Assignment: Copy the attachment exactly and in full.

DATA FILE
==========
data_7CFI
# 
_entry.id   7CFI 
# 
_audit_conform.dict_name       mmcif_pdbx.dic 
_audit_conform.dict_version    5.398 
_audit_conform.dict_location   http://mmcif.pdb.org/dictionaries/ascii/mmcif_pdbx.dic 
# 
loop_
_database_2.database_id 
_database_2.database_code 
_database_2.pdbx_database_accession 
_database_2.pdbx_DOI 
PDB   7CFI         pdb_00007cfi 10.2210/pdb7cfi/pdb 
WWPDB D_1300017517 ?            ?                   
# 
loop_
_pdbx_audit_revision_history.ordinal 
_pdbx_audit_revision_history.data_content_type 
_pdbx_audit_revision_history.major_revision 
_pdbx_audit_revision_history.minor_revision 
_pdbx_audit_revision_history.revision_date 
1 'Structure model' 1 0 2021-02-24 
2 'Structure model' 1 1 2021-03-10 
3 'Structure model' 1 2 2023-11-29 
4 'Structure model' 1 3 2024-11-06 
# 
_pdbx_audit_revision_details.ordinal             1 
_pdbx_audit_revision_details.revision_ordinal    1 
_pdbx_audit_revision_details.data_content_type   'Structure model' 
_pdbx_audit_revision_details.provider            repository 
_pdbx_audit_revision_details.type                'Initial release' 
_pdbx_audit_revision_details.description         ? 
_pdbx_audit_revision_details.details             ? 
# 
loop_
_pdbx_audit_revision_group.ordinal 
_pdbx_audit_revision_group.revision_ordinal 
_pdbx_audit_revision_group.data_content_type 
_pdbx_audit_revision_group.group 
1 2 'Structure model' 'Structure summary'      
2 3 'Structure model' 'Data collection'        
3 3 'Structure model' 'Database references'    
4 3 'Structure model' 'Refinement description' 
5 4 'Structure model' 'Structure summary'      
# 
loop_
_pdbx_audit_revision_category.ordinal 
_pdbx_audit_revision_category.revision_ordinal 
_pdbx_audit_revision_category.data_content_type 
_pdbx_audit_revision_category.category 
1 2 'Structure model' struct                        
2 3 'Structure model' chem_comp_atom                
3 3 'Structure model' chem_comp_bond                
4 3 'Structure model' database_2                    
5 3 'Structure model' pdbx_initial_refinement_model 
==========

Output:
data_7CFI
# 
_entry.id   7CFI 
# 
_audit_conform.dict_name       mmcif_pdbx.dic 
_audit_conform.dict_version    5.398 
_audit_conform.dict_location   http://mmcif.pdb.org/dictionaries/ascii/mmcif_pdbx.dic 
# 
loop_
_database_2.database_id 
_database_2.database_code 
_database_2.pdbx_database_accession 
_database_2.pdbx_DOI 
PDB   7CFI         pdb_00007cfi 10.2210/pdb7cfi/pdb 
WWPDB D_1300017517 ?            ?                   
# 
loop_
_pdbx_audit_revision_history.ordinal 
_pdbx_audit_revision_history.data_content_type 
_pdbx_audit_revision_history.major_revision 
_pdbx_audit_revision_history.minor_revision 
_pdbx_audit_revision_history.revision_date 
1 'Structure model' 1 0 2021-02-24 
2 'Structure model' 1 1 2021-03-10 
3 'Structure model' 1 2 2023-11-29 
4 'Structure model' 1 3 2024-11-06 
# 
_pdbx_audit_revision_details.ordinal             1 
_pdbx_audit_revision_details.revision_ordinal    1 
_pdbx_audit_revision_details.data_content_type   'Structure model' 
_pdbx_audit_revision_details.provider            repository 
_pdbx_audit_revision_details.type                'Initial release' 
_pdbx_audit_revision_details.description         ? 
_pdbx_audit_revision_details.details             ? 
# 
loop_
_pdbx_audit_revision_group.ordinal 
_pdbx_audit_revision_group.revision_ordinal 
_pdbx_audit_revision_group.data_content_type 
_pdbx_audit_revision_group.group 
1 2 'Structure model' 'Structure summary'      
2 3 'Structure model' 'Data collection'        
3 3 'Structure model' 'Database references'    
4 3 'Structure model' 'Refinement description' 
5 4 'Structure model' 'Structure summary'      
# 
loop_
_pdbx_audit_revision_category.ordinal 
_pdbx_audit_revision_category.revision_ordinal 
_pdbx_audit_revision_category.data_content_type 
_pdbx_audit_revision_category.category 
1 2 'Structure model' struct                        
2 3 'Structure model' chem_comp_atom                
3 3 'Structure model' chem_comp_bond                
4 3 'Structure model' database_2                    
5 3 'Structure model' pdbx_initial_refinement_model 